Conference Coverage

‘Major advance’: Sotorasib benefit persists in KRAS+ NSCLC


AT AACR 2022

One third of patients with non–small cell lung cancers (NSCLC) bearing the KRASG12C mutation were alive 2 years after starting therapy with the first-in-class KRAS inhibitor sotorasib (Lumakras, Amgen).

The finding comes from an analysis of long-term follow-up data from the CodeBreaK100 trial, which showed a 2-year overall survival (OS) rate of 32.5% in pretreated patients with KRASG12C-mutant disease.

That rate compares favorably with historical data on NSCLC therapies, said Grace K. Dy, MD, from Roswell Park Comprehensive Cancer Center in Buffalo, N.Y.

“We expect about half of that [survival rate] in patients who are treated with docetaxel,” she said in a plenary session at the annual meeting of the American Association for Cancer Research.

Sotorasib was approved by the Food and Drug Administration in May 2021 as the first drug for patients with NSCLC and KRAS mutations and was described as a “historic milestone.”

In this most recent analysis, which combined data from patients enrolled in phases 1 and 2 of the trial, the “objective response rate of 41% of patients was achieved with sotorasib, with a durable [disease] control rate of 84% and a median duration of response of 12.3 months, with no new safety signals emerging,” she said.

Nearly one-fourth of patients saw long-term benefit, as defined by progression-free survival of at least 12 months, and this long-term benefit was seen across variant allele frequencies of KRASG12C, programmed death–ligand 1 (PD-L1) tumor proportion score, and other comutations, she noted.

“KRASG12C inhibitors represent a major advance in the treatment of KRAS-mutant lung cancers and other types as well,” said invited discussant Mark M. Awad, MD, PhD, director of clinical research at the Lowe Center for Thoracic Oncology at Dana-Farber Cancer Center, Boston.

He cautioned, however, that “the therapeutic efficacy of these G12C inhibitors is currently limited by several things, including patient factors, intrinsic biology, and the emergence of complex resistance mechanisms.”

New approaches will be needed, he said, “to delay and overcome drug resistance to hopefully keep kicking cancer’s KRAS.”

At a media briefing where Dr. Dy presented the data prior to the oral abstract session, moderator Timothy A. Yap, MBBS, PhD, from the University of Texas MD Anderson Cancer Center, Houston, commented that the development of drug resistance is common in oncology.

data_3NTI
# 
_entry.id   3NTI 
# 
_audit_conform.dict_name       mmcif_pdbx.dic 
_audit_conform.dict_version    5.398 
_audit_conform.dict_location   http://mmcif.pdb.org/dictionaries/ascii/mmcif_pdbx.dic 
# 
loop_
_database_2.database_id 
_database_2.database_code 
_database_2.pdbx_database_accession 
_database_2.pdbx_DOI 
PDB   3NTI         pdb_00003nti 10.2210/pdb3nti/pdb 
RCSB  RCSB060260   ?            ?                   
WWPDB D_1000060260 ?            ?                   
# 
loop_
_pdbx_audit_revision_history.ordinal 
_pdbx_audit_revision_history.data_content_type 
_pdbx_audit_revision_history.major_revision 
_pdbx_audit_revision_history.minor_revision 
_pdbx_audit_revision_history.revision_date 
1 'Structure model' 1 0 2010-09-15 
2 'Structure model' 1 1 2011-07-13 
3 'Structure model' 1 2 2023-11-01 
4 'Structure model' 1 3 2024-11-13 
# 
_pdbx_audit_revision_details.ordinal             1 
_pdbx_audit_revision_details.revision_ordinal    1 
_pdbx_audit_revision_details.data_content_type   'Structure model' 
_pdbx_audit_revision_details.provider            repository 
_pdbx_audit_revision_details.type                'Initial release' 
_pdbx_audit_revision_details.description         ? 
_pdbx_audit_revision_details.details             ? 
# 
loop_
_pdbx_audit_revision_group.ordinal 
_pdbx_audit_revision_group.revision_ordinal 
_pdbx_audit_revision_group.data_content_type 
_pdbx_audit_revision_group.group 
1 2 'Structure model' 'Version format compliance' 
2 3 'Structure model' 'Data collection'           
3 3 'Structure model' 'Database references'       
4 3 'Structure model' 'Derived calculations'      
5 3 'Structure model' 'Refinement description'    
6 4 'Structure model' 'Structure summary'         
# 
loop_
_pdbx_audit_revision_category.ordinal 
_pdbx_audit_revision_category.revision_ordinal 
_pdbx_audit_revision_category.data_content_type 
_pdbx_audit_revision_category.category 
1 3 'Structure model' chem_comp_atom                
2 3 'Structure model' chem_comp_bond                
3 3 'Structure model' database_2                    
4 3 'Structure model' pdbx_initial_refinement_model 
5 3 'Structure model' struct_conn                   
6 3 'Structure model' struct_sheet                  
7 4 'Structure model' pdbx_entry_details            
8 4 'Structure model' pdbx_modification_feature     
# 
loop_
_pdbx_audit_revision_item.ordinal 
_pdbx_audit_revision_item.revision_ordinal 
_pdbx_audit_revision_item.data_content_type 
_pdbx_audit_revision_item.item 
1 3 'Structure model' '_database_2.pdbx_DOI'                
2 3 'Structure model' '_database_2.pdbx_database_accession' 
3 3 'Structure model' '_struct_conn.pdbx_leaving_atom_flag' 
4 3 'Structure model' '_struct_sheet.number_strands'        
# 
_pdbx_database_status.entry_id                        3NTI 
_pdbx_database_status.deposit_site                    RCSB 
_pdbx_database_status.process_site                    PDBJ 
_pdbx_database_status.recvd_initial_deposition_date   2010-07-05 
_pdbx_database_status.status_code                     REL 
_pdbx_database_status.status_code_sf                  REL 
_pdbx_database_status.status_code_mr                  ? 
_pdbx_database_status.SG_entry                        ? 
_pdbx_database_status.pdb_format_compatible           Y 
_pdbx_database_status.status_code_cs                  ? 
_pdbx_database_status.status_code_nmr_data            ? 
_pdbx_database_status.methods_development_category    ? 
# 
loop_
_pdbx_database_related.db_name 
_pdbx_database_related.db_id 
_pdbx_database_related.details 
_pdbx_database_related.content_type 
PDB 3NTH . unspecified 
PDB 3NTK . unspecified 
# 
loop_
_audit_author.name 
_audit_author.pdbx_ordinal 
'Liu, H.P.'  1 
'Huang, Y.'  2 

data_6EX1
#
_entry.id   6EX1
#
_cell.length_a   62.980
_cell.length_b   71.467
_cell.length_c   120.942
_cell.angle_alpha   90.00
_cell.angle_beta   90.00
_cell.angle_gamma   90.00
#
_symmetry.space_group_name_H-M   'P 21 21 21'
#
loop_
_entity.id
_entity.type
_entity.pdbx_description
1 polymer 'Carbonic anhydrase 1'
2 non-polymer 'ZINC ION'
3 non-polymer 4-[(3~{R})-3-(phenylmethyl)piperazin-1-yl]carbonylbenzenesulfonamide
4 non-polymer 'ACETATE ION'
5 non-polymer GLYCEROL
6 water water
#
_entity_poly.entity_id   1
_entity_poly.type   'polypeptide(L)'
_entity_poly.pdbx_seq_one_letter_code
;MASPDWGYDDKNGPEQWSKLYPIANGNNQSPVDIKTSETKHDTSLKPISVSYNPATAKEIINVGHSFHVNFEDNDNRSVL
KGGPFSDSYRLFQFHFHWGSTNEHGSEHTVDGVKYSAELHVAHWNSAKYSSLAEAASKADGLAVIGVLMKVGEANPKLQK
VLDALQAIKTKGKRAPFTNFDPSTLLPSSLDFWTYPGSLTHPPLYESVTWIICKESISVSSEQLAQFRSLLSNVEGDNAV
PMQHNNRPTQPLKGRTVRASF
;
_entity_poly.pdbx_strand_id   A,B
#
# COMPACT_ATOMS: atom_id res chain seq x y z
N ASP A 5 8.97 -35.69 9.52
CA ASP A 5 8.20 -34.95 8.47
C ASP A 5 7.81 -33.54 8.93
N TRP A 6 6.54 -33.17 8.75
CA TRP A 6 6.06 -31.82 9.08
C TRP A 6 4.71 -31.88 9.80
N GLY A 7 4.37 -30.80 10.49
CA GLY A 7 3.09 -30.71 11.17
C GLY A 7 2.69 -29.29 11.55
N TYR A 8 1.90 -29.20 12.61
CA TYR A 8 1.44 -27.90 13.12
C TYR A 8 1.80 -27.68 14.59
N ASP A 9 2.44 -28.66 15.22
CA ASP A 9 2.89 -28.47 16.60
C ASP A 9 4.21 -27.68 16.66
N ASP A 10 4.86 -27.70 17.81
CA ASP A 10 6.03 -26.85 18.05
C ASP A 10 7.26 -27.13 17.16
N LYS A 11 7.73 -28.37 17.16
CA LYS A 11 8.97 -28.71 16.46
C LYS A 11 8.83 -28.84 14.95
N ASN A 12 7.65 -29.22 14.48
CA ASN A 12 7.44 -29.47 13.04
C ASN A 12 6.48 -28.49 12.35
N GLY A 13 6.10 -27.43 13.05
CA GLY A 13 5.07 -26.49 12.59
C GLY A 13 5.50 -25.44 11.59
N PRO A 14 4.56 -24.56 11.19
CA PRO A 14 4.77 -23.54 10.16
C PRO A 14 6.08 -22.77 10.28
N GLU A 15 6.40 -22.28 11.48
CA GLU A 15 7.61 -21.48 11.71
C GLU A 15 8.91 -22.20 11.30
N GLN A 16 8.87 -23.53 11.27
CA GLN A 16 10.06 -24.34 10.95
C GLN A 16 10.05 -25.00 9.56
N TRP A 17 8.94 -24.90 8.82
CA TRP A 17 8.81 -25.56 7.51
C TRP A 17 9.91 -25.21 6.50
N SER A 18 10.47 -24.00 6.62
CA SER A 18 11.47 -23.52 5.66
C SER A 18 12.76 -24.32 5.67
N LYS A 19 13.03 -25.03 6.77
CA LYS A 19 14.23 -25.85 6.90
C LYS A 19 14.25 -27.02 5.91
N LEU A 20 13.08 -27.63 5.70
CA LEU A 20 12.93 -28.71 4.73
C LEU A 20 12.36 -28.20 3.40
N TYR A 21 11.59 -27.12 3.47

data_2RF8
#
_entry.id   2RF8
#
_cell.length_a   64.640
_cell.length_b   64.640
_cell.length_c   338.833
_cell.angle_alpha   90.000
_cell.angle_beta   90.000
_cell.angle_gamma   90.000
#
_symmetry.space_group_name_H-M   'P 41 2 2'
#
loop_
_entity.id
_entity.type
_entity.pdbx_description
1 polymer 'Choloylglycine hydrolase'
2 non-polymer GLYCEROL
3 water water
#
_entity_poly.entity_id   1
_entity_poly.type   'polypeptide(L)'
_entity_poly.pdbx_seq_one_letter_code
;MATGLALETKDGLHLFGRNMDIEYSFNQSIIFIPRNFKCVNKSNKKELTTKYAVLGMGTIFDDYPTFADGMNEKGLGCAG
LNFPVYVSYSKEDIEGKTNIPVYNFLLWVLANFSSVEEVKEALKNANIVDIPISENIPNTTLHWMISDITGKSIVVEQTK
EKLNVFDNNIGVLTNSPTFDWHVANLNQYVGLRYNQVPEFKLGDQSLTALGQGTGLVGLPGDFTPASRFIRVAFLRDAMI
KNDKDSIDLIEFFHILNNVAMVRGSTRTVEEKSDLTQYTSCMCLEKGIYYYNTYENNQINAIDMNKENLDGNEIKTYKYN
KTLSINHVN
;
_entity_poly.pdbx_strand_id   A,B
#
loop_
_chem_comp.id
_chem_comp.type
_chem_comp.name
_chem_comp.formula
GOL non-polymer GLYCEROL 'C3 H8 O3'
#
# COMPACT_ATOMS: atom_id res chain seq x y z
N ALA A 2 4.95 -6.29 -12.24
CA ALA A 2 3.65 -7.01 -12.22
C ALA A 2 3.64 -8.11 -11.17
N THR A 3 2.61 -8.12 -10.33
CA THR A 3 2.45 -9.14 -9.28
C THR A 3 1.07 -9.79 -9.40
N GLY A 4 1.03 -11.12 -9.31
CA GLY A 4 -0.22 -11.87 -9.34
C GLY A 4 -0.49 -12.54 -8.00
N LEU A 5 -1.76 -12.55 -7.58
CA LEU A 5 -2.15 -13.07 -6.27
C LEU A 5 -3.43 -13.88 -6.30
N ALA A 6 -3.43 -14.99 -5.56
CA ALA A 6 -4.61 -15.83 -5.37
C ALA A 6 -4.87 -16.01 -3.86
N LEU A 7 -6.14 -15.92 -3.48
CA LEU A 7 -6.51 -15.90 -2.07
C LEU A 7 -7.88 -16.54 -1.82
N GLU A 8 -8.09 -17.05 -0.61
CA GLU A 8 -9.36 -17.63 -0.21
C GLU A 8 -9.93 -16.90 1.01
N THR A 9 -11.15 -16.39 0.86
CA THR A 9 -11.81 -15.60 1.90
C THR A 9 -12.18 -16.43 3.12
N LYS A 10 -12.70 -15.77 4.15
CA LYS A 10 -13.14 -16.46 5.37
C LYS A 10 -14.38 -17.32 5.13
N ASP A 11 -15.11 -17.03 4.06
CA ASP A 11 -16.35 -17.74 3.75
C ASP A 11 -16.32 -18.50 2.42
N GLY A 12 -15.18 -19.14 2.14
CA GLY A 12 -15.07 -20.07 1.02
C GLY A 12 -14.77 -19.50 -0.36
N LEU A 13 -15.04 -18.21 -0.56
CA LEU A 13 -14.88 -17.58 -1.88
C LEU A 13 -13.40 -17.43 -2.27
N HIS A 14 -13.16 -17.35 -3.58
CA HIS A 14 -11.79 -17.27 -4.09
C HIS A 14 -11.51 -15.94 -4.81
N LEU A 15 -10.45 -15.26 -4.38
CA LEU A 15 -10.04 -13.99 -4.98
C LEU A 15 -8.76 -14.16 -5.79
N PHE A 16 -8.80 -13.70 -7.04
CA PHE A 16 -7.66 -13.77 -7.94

“That is exactly why we’re now actively working on multiple different combinatorial approaches in the clinic. There have been pretty compelling data published from Mirati [Therapeutics] and from other companies, from Amgen, that really show the resistance mechanisms that actually come about upon monotherapy with KRASG12C inhibitors, including CDK4/6, including P13K-Akt pathways,” he said.

“The solution there really is, No. 1, we need to identify proactively the resistance mechanisms involved and driving each cancer’s resistance, and No. 2, then apply the combinatorial agent, to bring in a combination that’s a rational approach to match a patient’s molecular profile upon resistance,” he said.

Tarnished triumph

As previously reported, sotorasib was hailed as “a triumph of drug discovery” when early results of the trial were reported at the European Society of Medical Oncology annual meeting in 2020.

Sotorasib is a small-molecule, specific, and irreversible inhibitor of KRAS that interacts with a “pocket” on the gene’s surface that is present only in an inactive conformation of KRAS. The drug inhibits oncogenic signaling and tumorigenesis by preventing cycling of the oncogene into its active form.

But as Dr. Awad reported at the 2021 AACR annual meeting, the efficacy of sotorasib and other KRAS inhibitors in development has been threatened by the development of resistance caused by a wide range of genomic and histologic mechanisms.

Dr. Awad reported that among 30 patients with NSCLC or colorectal cancer bearing the KRASG12C mutation who had disease progression while being treated with the investigational inhibitor adagrasib in clinical trials, investigators found multiple on-target KRAS alterations and off-target bypass mechanisms of acquired resistance to the drug.

“Diverse mechanisms confer resistance to the KRASG12C inhibitors, including secondary KRAS mutations, MAP [mitogen-activated protein] kinase pathway alterations, acquired genomic rearrangements, and histologic transformation,” he said.


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